And if the run-up so far is any harbinger, the 2016 election cycle will see a billion or more dollars “expended” to influence who will likely become the next cabal of “uncorrupted” public officials.

I suggest that it is not too strong an observation that Congress, the Executive and the Federal Courts (because the judges of those are appointed and confirmed by the other two) are, for the most part, bought and paid for. And that is where elections are going in the states as well (thanks to a Supreme Court decision involving my state, Montana).

To be blunt, we no longer have government of, by and for the People—that is, human beings. We have government of, by, and for the rich and for corporations and special interests. We no longer have a Republic, we have an Oligarchy. The vision and promise of our Constitution have been ravished; its guarantee of human rights turned on its head.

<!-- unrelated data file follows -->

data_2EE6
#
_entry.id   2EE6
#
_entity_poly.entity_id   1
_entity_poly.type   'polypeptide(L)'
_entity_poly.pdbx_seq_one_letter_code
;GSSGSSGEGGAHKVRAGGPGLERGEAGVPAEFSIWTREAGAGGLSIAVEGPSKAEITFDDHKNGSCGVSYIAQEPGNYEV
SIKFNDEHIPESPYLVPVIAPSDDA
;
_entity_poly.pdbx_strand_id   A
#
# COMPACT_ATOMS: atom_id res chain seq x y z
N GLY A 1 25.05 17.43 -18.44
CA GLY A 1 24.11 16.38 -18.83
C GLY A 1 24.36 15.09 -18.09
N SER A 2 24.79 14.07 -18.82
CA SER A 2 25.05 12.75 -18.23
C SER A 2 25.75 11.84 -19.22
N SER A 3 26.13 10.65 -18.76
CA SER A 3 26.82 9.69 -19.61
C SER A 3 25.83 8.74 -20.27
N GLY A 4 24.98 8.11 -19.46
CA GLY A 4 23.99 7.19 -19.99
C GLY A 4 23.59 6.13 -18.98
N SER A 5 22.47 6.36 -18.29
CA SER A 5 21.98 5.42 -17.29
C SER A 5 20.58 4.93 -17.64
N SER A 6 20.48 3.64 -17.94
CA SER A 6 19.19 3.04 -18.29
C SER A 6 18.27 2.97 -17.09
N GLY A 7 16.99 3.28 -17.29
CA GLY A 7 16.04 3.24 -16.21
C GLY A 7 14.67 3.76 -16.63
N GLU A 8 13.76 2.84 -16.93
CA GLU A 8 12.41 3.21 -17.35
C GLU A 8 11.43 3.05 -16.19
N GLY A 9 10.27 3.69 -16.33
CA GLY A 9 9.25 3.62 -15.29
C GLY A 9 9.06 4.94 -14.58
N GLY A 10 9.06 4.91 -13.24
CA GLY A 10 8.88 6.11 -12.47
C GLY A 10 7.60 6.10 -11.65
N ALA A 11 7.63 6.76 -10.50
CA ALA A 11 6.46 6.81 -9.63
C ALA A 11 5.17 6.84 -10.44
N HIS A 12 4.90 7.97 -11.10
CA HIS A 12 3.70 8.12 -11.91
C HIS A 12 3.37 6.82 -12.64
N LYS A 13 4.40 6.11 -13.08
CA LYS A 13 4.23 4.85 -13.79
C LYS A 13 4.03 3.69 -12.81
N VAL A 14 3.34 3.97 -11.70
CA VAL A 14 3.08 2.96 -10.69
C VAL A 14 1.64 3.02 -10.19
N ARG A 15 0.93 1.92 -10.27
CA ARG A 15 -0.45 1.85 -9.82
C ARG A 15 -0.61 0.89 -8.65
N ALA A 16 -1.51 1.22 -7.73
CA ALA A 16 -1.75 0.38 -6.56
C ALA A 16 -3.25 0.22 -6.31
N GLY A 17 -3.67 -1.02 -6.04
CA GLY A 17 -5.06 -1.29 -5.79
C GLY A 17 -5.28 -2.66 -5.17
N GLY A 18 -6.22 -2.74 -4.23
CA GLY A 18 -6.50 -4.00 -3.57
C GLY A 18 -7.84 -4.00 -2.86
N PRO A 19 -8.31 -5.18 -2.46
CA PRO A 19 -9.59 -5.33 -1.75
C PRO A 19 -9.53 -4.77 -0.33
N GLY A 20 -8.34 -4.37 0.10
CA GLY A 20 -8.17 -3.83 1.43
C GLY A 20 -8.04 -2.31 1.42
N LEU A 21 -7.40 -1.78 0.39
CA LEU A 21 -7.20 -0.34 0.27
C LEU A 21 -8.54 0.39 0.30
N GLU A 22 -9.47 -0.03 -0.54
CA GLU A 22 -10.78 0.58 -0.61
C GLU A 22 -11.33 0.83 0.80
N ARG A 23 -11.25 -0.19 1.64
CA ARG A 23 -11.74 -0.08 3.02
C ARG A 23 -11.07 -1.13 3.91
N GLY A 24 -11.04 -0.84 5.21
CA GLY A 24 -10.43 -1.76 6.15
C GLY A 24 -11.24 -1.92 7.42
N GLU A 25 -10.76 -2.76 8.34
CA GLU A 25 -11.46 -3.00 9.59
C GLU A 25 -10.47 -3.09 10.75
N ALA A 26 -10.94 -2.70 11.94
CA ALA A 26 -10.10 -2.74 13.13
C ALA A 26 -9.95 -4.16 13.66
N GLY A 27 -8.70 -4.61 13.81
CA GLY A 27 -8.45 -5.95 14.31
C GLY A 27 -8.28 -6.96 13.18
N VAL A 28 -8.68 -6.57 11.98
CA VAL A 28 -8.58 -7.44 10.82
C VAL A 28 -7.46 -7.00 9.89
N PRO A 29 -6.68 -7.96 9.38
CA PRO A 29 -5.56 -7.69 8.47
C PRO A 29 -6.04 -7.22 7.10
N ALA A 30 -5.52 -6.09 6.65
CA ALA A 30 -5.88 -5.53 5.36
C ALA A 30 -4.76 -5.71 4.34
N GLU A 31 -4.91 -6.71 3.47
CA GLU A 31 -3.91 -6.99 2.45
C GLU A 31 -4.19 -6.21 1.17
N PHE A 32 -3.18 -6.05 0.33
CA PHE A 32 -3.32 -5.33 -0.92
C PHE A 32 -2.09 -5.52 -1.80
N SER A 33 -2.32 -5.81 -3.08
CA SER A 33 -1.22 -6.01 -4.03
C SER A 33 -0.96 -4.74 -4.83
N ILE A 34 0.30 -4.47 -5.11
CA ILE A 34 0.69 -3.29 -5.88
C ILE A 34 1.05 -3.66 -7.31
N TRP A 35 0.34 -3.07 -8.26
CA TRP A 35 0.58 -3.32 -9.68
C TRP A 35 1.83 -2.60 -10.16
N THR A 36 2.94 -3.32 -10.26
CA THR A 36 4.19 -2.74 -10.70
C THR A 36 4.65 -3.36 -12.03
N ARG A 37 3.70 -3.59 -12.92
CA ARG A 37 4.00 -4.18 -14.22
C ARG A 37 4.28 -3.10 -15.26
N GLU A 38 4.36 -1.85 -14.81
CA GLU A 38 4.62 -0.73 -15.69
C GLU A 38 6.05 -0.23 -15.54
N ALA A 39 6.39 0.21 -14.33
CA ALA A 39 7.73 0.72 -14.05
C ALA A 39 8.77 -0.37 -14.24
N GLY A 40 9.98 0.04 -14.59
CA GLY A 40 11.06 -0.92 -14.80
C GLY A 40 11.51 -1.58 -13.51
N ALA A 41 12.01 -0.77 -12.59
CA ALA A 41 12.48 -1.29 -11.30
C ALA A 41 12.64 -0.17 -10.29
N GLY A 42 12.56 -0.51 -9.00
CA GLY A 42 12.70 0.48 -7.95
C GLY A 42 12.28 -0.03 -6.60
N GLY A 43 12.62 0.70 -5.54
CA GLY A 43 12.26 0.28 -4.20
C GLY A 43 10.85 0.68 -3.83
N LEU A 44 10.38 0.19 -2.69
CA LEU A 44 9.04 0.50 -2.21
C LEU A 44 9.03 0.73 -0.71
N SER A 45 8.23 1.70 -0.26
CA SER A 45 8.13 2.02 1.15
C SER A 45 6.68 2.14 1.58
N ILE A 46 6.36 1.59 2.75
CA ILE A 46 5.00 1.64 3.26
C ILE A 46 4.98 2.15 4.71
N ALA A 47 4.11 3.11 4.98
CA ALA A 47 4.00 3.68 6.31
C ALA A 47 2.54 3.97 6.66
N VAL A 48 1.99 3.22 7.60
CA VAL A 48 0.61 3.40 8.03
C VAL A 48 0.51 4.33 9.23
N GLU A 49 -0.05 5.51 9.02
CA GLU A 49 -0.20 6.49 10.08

But, do Americans simply have to accept that as the unalterable status quo? I suggest that we do not.

Keep in mind that Citizens United is not the first time that the Supreme Court has run amok. At differing periods in our history, the Court has ruled in favor of slavery; has upheld Jim Crow laws; has ruled that, based only on race or ethnicity, Americans could be forced into concentration camps; has held that women and people suffering from mental disabilities could be forcibly sterilized; has struck down women’s suffrage; has ruled that children can be forced to work in fields and sweatshops under appallingly unhealthy and unsafe conditions for pennies a day; has (and continues to) neuter laws designed to protect the voting rights of citizens against the machinations of partisan and special interests; and has stripped ordinary Americans of their right of access to the courts and to trial by jury in favor of determining disputes by costly arbitration with panels weighted heavily in favor of repeat corporate offenders.